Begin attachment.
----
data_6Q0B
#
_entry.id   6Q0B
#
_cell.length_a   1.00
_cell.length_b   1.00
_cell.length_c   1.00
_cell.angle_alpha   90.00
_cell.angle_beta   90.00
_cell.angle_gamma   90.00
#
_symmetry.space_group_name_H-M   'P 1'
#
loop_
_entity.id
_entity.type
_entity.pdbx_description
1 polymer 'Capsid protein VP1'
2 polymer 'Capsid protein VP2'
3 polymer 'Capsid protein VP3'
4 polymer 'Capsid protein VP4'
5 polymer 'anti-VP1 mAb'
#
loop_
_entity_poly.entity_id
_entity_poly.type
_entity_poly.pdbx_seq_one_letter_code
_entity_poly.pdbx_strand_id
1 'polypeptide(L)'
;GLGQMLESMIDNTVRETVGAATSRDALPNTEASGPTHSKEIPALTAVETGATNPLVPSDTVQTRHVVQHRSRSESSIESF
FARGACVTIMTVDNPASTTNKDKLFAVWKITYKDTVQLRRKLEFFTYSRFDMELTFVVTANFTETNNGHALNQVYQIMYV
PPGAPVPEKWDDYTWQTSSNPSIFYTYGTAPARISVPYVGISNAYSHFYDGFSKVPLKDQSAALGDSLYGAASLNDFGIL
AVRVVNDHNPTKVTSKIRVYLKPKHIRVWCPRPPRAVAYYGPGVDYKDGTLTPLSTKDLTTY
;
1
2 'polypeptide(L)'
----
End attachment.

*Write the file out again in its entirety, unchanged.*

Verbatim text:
data_6Q0B
#
_entry.id   6Q0B
#
_cell.length_a   1.00
_cell.length_b   1.00
_cell.length_c   1.00
_cell.angle_alpha   90.00
_cell.angle_beta   90.00
_cell.angle_gamma   90.00
#
_symmetry.space_group_name_H-M   'P 1'
#
loop_
_entity.id
_entity.type
_entity.pdbx_description
1 polymer 'Capsid protein VP1'
2 polymer 'Capsid protein VP2'
3 polymer 'Capsid protein VP3'
4 polymer 'Capsid protein VP4'
5 polymer 'anti-VP1 mAb'
#
loop_
_entity_poly.entity_id
_entity_poly.type
_entity_poly.pdbx_seq_one_letter_code
_entity_poly.pdbx_strand_id
1 'polypeptide(L)'
;GLGQMLESMIDNTVRETVGAATSRDALPNTEASGPTHSKEIPALTAVETGATNPLVPSDTVQTRHVVQHRSRSESSIESF
FARGACVTIMTVDNPASTTNKDKLFAVWKITYKDTVQLRRKLEFFTYSRFDMELTFVVTANFTETNNGHALNQVYQIMYV
PPGAPVPEKWDDYTWQTSSNPSIFYTYGTAPARISVPYVGISNAYSHFYDGFSKVPLKDQSAALGDSLYGAASLNDFGIL
AVRVVNDHNPTKVTSKIRVYLKPKHIRVWCPRPPRAVAYYGPGVDYKDGTLTPLSTKDLTTY
;
1
2 'polypeptide(L)'